Synopsis by Brian J. Dillard
A teen girl struggles to reconcile her desire for self-improvement with her rebellious nature and her lack of maturity in this coming-of-age drama, which won first-time director Leslie Harris a special jury prize at the 1993 Sundance Film Festival. Chantel (Ariyan Johnson), the self-possessed eldest child of hard-working parents in a Brooklyn housing project, hangs with her homegirls, helps out at home, studies hard, and holds down a part-time job. Stymied by teachers whose lessons she doesn't find relevant, Chantel asks her guidance counselor to let her graduate early so she can get a jump on college and eventually medical school; he declines, telling her that her explosive temper proves she lacks the necessary maturity. Meanwhile, frustrated by her responsibilities at home, Chantel begins making time with boys -- first with her broke but sweet neighbor, Gerard (Jerard Washington), then with the financially well-off, parentally unsupervised Tyrone (Kevin Thigpen), who refuses to wear a condom when Chantel begins having sex with him. When she becomes pregnant, Tyrone flips out and tries to pressure her into having an abortion; Chantel refuses, goes deep into denial, hides her pregnancy, and alienates even her best friend, Natete (Ebony Jerido). Reportedly shot for 100,000 dollars in just 17 days, Just Another Girl was billed as the first film ever written, directed, and produced by an African-American woman. The actors are mostly unknowns, although star Johnson would go on to appear in Hollywood features such as Bulworth and The General's Daughter. The hip-hop-heavy soundtrack made prominent and repeated use of rapper Nikki D's "Daddy's Little Girl," whose lyrics echo the film's story line and whose chorus samples "Tom's Diner" by Suzanne Vega.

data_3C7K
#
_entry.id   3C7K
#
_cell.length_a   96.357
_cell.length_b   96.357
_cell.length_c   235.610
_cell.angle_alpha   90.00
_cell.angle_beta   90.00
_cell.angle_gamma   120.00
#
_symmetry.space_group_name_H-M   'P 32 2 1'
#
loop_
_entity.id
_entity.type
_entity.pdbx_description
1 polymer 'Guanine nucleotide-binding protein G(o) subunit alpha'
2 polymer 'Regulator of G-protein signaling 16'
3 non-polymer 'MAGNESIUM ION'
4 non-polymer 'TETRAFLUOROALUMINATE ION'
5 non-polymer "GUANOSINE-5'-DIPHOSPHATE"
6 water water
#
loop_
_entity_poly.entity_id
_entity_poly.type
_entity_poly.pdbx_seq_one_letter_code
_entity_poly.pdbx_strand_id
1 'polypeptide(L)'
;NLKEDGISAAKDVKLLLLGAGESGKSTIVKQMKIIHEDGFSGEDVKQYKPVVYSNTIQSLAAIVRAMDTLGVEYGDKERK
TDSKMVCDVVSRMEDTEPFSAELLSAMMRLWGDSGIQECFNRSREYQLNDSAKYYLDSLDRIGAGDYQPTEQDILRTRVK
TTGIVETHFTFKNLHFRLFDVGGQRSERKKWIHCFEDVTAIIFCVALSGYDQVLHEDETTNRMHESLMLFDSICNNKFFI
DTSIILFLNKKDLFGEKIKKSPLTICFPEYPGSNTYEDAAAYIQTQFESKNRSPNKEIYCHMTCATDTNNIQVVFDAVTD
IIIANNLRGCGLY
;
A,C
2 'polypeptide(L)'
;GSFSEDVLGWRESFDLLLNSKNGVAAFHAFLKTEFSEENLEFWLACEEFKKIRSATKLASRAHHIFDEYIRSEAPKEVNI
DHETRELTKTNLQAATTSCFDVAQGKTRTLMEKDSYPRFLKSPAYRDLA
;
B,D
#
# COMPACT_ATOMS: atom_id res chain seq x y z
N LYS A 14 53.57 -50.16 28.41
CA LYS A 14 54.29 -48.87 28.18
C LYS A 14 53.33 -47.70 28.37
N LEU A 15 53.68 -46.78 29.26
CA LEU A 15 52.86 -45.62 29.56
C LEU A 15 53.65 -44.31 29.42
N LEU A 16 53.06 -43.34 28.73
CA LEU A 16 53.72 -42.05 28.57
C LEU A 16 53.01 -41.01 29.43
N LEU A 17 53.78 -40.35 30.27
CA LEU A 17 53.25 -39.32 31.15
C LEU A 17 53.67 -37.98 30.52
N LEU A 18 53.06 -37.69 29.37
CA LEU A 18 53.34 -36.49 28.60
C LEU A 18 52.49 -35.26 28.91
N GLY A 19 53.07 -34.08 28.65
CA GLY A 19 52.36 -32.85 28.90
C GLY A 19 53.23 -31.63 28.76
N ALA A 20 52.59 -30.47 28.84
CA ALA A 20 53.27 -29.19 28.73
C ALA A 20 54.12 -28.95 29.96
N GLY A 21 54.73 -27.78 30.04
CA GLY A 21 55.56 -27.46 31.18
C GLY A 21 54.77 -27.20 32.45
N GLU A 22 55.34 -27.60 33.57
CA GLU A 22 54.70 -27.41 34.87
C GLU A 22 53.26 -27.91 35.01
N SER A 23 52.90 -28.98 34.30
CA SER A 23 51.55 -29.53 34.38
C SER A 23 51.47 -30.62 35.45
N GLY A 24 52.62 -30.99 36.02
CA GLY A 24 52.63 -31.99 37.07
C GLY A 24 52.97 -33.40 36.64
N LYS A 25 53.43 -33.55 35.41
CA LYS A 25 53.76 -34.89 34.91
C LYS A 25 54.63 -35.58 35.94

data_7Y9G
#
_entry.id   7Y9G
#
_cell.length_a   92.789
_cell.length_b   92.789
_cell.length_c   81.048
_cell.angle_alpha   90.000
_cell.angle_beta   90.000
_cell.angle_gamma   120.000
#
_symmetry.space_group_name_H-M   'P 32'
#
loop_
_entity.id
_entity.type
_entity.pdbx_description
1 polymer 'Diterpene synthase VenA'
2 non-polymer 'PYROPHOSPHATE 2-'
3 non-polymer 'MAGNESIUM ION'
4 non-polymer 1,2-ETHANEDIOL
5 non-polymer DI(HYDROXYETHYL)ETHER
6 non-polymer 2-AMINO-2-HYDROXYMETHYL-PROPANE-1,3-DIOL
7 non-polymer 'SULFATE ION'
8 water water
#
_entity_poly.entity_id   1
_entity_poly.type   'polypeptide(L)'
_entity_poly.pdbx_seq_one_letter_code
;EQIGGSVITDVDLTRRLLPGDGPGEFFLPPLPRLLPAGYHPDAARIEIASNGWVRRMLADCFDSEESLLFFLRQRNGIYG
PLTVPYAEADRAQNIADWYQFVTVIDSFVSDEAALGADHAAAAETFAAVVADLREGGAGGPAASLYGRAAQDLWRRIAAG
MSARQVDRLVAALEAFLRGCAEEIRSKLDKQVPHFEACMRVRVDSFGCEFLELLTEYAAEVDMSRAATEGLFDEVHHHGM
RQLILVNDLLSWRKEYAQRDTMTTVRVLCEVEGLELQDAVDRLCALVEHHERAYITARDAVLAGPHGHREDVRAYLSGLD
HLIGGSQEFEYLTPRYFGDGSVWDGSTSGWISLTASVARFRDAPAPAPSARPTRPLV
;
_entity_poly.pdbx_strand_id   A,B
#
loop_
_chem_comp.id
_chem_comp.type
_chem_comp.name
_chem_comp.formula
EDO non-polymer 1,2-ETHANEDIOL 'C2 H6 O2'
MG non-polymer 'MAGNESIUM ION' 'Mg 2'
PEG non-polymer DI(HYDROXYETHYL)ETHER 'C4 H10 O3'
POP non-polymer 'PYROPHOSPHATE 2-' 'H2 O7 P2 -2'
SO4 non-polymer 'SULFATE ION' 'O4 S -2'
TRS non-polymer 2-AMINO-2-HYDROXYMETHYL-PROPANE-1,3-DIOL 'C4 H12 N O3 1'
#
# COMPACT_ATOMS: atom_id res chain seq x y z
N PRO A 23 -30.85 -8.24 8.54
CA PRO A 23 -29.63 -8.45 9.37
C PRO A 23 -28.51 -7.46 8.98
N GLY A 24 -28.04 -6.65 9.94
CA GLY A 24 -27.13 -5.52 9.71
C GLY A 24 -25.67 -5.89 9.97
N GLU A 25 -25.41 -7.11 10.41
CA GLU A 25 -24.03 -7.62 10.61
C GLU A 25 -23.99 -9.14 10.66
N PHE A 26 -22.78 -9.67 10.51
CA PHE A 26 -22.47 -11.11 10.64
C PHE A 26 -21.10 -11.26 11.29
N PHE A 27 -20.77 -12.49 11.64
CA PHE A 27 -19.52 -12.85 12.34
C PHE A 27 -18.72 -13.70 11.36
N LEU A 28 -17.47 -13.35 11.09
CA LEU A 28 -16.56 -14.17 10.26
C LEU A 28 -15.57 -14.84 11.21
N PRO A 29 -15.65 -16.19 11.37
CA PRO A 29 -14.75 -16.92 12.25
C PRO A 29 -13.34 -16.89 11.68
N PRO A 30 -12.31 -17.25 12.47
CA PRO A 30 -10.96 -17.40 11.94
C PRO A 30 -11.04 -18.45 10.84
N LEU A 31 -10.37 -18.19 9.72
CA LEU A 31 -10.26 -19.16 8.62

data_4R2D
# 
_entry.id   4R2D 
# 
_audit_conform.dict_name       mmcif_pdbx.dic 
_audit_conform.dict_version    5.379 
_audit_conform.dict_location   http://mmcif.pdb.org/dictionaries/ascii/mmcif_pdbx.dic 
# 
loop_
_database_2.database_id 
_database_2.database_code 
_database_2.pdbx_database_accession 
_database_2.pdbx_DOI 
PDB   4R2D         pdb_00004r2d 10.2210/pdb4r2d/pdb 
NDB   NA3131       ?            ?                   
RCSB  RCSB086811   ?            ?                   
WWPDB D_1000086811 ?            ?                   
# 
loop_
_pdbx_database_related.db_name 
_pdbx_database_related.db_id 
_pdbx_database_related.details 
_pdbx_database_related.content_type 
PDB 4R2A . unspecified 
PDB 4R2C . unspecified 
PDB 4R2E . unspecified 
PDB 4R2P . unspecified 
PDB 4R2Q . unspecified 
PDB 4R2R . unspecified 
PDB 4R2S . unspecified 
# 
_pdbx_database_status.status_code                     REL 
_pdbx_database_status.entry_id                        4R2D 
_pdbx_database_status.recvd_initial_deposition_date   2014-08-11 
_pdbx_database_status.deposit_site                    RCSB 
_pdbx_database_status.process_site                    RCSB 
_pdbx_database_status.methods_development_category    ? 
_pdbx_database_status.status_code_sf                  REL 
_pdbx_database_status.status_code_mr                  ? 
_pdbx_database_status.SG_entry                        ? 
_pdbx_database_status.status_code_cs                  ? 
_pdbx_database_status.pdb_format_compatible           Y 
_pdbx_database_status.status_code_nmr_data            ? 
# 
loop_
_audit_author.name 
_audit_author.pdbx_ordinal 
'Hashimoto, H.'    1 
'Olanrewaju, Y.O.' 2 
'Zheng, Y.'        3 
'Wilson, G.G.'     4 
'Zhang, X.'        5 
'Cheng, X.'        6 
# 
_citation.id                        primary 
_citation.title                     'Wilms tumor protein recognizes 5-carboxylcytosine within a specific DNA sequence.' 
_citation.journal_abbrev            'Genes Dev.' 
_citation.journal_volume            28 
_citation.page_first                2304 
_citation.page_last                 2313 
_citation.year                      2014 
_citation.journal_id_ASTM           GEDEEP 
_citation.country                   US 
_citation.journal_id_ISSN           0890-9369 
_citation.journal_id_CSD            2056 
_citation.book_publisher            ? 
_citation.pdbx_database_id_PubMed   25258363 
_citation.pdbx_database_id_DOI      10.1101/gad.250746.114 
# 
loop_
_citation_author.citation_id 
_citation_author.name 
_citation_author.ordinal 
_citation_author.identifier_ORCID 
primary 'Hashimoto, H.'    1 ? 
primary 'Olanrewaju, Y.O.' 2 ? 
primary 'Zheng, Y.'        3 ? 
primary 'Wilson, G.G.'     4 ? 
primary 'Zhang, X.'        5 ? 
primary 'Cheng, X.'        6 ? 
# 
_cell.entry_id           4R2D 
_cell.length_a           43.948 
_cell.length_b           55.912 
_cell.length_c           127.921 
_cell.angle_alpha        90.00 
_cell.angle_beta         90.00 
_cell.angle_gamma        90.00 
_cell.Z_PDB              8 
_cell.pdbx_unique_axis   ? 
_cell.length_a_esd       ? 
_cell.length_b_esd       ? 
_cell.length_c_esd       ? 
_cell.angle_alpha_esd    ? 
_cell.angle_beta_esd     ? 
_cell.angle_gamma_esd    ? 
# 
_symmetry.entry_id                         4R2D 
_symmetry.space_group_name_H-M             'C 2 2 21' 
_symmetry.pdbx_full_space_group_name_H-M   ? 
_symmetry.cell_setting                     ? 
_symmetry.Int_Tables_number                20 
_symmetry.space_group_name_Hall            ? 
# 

African-American, against-all-odds, coming-of-age, guidance-counselor, high-school, housing-project, teen-pregnancy